Alembic’s board on Friday rejected the request by Unifi Capital to appoint Murali Rajagopalachari as a director for small shareholders but experts said it might write to the Securities and Exchange Board of India (Sebi) on the issue.
Some experts said the group of small shareholders might move the National Company Law Tribunal (NCLT) as a last resort.
Unifi Capital said it was studying its options in response to Alembic’s decision to reject its proposal.
Sarath Reddy, managing director, Unifi Capital, said, “We spent nearly a year in discussions with the company and offered specific suggestions with supporting rationale. They did not respond positively. We had no option but to use the regulatory provisions available to us. The measures we took to propose Murali Rajagopalachari as a director for small shareholders are entirely in keeping with the provisions of law and are also bereft of any ‘conflict of interest’ as suggested by Alembic’s directors.”
Such shareholder activism by a portfolio fund manager is unprecedented in India and might trigger similar developments in other listed companies.
The law provides for 1,000 small shareholders to come together and agree on one individual to represent their concerns on a company’s board. “The fact that this provision has never been tested shows how daunting it is for 1,000 people to agree on something,” Reddy added.
Shriram Subramanian, managing director of proxy advisory and corporate governance firm InGovern Research Services, said there was no valid reason given by Alembic’s board for turning down the proposal of the small shareholders. “While they have said things like conflict of interest and close nexus, there is actually no legal reason to stall the process of voting. The small shareholders may approach Sebi, which is supposed to uphold corporate governance guidelines,” he said.
Sebi might ask Alembic to put the matter to vote through postal ballot, he added.
Shareholder activism at Alembic Pharma: Issue unlikely to die in a hurry
Another proxy advisory firm, Institutional Investor Advisory Services (IIAS) said the Alembic board had not provided meaningful grounds for rejecting the request of the small shareholders. “But in doing so they, and particularly the independent directors, have taken on the onus of balancing the demands of small shareholders with those of the controlling shareholder. Their role and the decisions they take will now be subject to greater scrutiny,” it said.
Legal experts in Vadodara who track Alembic said the possibility of vested interests could not be ruled out because Unifi Capital and its group companies were linked to larger shareholders of Alembic. “Nowhere does the Companies Act, 2013, mention where these 1,000 shareholders have to come from, what kind of association they will have, or under which banner they will mobilise. What these shareholders have asked for under Section 151 of the Act is perfectly legal,” said a person close to the development. He said the shareholders could approach the appropriate judicial forum, which in this case was the NCLT.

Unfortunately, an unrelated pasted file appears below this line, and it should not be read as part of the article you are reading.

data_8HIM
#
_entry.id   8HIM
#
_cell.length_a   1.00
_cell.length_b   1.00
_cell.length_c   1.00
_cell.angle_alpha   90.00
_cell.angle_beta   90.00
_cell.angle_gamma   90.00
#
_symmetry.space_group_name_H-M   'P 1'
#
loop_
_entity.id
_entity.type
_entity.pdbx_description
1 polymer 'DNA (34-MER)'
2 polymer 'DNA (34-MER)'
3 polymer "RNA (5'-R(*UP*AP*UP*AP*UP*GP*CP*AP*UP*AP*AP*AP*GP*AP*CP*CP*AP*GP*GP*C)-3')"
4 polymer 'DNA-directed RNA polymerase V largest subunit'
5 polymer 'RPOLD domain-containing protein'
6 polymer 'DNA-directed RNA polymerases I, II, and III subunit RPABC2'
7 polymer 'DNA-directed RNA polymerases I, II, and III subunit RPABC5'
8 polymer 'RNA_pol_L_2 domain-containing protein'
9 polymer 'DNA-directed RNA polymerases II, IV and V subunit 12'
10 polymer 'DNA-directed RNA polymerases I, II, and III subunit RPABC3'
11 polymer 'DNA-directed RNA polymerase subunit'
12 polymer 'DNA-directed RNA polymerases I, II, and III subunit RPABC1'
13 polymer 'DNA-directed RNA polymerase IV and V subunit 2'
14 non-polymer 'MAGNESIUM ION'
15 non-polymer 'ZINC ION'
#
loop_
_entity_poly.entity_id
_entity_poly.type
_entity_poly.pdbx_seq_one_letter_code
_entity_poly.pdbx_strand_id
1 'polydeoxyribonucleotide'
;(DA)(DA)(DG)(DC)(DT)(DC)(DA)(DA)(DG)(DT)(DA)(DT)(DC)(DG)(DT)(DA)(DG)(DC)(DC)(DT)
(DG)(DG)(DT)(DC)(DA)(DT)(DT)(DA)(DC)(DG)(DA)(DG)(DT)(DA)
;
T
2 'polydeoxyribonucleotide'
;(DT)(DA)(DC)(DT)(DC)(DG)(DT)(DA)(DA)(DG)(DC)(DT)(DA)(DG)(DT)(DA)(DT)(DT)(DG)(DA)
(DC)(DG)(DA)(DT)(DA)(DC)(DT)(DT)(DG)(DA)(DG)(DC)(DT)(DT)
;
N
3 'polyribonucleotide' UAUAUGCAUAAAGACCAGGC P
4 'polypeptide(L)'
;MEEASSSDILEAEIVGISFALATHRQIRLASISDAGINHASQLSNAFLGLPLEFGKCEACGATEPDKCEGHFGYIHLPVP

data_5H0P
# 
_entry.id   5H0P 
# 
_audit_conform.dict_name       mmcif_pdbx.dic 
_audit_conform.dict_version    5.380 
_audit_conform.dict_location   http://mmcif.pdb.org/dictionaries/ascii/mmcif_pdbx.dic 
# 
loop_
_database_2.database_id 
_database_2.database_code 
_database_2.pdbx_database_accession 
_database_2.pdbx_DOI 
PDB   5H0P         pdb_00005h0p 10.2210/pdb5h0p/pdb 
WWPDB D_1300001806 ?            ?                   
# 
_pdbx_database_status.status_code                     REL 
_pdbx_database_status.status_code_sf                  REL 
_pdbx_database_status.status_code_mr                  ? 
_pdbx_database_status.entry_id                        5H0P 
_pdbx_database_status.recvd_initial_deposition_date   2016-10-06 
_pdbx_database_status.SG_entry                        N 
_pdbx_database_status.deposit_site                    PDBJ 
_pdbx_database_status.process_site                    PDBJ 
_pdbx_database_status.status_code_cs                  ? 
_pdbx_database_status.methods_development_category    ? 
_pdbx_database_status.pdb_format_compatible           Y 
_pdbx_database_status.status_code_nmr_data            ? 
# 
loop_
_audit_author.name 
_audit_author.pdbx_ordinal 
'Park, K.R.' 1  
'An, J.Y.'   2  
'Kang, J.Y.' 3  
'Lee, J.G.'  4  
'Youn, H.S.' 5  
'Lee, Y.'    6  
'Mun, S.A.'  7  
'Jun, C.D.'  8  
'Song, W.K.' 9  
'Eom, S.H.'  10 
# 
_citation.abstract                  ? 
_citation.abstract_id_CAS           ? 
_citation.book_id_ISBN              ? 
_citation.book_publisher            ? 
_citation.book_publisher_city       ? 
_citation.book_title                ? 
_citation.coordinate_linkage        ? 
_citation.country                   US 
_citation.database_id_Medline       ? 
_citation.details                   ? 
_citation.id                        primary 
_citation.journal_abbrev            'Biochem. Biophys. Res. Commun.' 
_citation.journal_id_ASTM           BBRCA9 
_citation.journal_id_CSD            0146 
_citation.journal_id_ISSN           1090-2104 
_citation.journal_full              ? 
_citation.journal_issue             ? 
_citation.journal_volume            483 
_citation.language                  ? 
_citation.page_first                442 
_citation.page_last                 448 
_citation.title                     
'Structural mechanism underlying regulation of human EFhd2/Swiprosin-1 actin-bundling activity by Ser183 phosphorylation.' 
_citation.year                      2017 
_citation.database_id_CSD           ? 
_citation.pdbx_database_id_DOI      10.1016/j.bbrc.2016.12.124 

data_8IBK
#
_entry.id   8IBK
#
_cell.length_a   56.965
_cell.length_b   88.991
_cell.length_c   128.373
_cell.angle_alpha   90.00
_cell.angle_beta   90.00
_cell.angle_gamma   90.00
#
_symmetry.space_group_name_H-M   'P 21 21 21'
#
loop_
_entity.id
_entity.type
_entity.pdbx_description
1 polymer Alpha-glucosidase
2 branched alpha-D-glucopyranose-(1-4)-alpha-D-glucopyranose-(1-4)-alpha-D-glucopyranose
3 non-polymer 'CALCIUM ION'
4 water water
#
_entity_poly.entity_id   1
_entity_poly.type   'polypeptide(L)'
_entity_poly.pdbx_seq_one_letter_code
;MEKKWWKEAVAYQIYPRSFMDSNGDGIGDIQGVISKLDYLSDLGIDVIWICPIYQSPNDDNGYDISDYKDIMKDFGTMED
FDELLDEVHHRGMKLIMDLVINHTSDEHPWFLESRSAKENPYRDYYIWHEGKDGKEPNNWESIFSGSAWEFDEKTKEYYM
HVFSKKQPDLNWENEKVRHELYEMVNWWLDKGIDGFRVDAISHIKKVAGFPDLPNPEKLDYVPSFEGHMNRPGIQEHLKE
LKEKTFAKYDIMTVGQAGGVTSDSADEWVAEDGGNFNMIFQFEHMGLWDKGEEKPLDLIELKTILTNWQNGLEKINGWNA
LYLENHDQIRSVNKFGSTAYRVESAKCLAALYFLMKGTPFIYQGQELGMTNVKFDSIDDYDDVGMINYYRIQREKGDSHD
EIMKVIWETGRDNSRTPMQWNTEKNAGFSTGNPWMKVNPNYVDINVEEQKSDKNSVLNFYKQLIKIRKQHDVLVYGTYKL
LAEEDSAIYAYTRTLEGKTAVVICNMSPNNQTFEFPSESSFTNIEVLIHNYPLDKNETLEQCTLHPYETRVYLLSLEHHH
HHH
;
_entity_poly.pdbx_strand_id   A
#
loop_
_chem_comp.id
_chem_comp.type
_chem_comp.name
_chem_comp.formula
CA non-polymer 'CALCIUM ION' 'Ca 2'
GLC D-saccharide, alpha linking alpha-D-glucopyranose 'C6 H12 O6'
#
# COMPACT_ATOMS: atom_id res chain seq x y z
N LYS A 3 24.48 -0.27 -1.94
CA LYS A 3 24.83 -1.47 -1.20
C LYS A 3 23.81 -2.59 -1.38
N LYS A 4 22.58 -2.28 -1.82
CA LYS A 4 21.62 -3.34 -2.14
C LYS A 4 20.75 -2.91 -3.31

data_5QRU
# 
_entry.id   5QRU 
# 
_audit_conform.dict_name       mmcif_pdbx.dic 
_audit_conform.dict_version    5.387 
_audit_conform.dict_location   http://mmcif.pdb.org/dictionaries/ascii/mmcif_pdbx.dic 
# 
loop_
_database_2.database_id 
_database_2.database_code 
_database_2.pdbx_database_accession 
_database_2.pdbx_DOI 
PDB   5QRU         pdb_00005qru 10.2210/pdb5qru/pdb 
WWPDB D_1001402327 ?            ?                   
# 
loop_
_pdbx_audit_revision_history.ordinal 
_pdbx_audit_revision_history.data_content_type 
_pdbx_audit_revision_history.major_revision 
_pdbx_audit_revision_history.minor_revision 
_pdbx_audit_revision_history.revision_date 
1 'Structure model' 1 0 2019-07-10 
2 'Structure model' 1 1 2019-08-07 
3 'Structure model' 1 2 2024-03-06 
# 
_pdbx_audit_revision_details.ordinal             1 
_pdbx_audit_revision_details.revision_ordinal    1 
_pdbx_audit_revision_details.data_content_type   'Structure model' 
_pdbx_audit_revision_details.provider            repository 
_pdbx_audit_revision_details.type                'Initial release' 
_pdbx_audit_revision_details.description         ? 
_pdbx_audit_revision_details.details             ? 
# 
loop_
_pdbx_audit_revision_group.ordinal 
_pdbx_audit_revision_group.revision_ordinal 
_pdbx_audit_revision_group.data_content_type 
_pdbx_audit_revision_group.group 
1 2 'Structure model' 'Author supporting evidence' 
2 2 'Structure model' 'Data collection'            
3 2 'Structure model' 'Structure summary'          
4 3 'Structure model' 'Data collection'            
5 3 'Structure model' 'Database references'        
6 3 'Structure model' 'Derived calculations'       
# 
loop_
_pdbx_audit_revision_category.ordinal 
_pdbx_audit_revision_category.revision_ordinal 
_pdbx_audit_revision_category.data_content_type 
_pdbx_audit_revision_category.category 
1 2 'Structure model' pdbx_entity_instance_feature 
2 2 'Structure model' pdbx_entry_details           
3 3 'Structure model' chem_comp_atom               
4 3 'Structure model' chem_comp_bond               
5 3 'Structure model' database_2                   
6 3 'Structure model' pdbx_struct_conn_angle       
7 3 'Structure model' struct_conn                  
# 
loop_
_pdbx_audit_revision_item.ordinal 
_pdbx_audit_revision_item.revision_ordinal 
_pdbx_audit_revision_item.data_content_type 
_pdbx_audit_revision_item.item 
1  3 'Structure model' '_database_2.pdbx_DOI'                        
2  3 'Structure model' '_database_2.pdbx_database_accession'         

Subramanian added that somebody had to mobilise small shareholders and in this case, Unifi Capital had done it. There was nothing illegal about it, he pointed out.
Unifi Capital admitted that such conflicts involved much time and resources and as a small company it had to think very hard before embarking on such an exercise. “It is much easier to simply look the other way and move on, but sometimes you feel compelled to fight for what is right; the benefits could accrue to all investors in India over the long term. Alembic’s board seems more intent on trying to discredit Unifi Capital than in evaluating our suggestions with an open mind. They should have no reason to fear a small shareholders’ director on their board,” Reddy said.
In a filing to the stock exchanges, Alembic said it had rejected the proposal of appointing Rajagopalachari as a director for small shareholders because Rajagopalachari was a director in various Unifi group entities. Further, the 914 shareholders who proposed the candidature of Rajagopalachari are also clients of the Unifi group. Alembic thus felt that this was a clear case of conflict of interest.
Alembic has also said of the 914 shareholders, 320 had become shareholders in five days prior to the making of the request. “It appears that Unifi Capital has used these persons to ensure its nominee is put on the board by clearly misusing the provisions of Section 151,” Alembic said.
A source close to the development said when Alembic was demerged in 2011 by spinning off its pharmaceuticals business into a separate entity, Alembic Pharma, the less profitable real estate business and the loss-making Pen-G business remained with Alembic. “Since Alembic does not have any major projects under way, there is not much scope for its share value to increase. Whenever, Alembic Pharma pays out dividends, Alembic’s shareholders receive proportionate benefits. A move to unlock value in Alembic shares by capitalising on the pharmaceuticals company’s shares might prove to be detrimental to the legitimate shareholders of the latter.” he said.
The pharmaceuticals business constituting formulations, generics and API along with manufacturing facilities at Baddi, Panelav and Karakhadi were transferred to Alembic Pharma. Alembic retains its Vadodara manufacturing facility (Pen-G business) along with power infrastructure (16 MW used for internal consumption) and land in Vadodara (115 acres, including 45 acres used for the Pen-G facility).
Shareholders of Alembic received Alembic Pharma shares in the ratio of 1:1.